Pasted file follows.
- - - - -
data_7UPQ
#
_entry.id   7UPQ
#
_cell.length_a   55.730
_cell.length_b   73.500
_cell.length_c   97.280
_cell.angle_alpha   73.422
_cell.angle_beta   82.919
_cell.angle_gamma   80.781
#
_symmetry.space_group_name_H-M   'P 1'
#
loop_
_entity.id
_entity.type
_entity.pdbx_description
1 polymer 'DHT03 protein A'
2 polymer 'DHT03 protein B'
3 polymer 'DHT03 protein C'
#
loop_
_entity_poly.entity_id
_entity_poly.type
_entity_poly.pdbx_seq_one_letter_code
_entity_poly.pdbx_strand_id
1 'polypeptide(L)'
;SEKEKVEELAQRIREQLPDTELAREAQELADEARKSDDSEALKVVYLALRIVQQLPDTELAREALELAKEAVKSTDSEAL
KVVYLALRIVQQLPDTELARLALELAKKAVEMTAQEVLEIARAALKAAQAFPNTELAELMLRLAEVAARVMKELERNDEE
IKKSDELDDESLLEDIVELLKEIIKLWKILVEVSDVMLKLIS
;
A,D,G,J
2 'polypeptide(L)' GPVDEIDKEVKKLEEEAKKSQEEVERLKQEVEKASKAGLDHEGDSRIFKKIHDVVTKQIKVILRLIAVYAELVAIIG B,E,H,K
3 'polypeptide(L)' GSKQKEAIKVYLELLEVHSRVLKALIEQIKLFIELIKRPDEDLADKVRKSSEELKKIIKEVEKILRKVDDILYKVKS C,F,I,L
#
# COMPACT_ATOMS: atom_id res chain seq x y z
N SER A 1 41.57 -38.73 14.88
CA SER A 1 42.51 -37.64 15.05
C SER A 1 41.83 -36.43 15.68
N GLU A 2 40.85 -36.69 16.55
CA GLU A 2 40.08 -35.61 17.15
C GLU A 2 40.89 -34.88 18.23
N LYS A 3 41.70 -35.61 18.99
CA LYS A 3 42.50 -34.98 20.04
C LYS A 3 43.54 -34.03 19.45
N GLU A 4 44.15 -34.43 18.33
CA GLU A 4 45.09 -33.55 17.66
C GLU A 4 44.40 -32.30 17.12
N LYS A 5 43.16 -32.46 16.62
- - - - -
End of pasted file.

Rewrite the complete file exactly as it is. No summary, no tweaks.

data_7UPQ
#
_entry.id   7UPQ
#
_cell.length_a   55.730
_cell.length_b   73.500
_cell.length_c   97.280
_cell.angle_alpha   73.422
_cell.angle_beta   82.919
_cell.angle_gamma   80.781
#
_symmetry.space_group_name_H-M   'P 1'
#
loop_
_entity.id
_entity.type
_entity.pdbx_description
1 polymer 'DHT03 protein A'
2 polymer 'DHT03 protein B'
3 polymer 'DHT03 protein C'
#
loop_
_entity_poly.entity_id
_entity_poly.type
_entity_poly.pdbx_seq_one_letter_code
_entity_poly.pdbx_strand_id
1 'polypeptide(L)'
;SEKEKVEELAQRIREQLPDTELAREAQELADEARKSDDSEALKVVYLALRIVQQLPDTELAREALELAKEAVKSTDSEAL
KVVYLALRIVQQLPDTELARLALELAKKAVEMTAQEVLEIARAALKAAQAFPNTELAELMLRLAEVAARVMKELERNDEE
IKKSDELDDESLLEDIVELLKEIIKLWKILVEVSDVMLKLIS
;
A,D,G,J
2 'polypeptide(L)' GPVDEIDKEVKKLEEEAKKSQEEVERLKQEVEKASKAGLDHEGDSRIFKKIHDVVTKQIKVILRLIAVYAELVAIIG B,E,H,K
3 'polypeptide(L)' GSKQKEAIKVYLELLEVHSRVLKALIEQIKLFIELIKRPDEDLADKVRKSSEELKKIIKEVEKILRKVDDILYKVKS C,F,I,L
#
# COMPACT_ATOMS: atom_id res chain seq x y z
N SER A 1 41.57 -38.73 14.88
CA SER A 1 42.51 -37.64 15.05
C SER A 1 41.83 -36.43 15.68
N GLU A 2 40.85 -36.69 16.55
CA GLU A 2 40.08 -35.61 17.15
C GLU A 2 40.89 -34.88 18.23
N LYS A 3 41.70 -35.61 18.99
CA LYS A 3 42.50 -34.98 20.04
C LYS A 3 43.54 -34.03 19.45
N GLU A 4 44.15 -34.43 18.33
CA GLU A 4 45.09 -33.55 17.66
C GLU A 4 44.40 -32.30 17.12
N LYS A 5 43.16 -32.46 16.62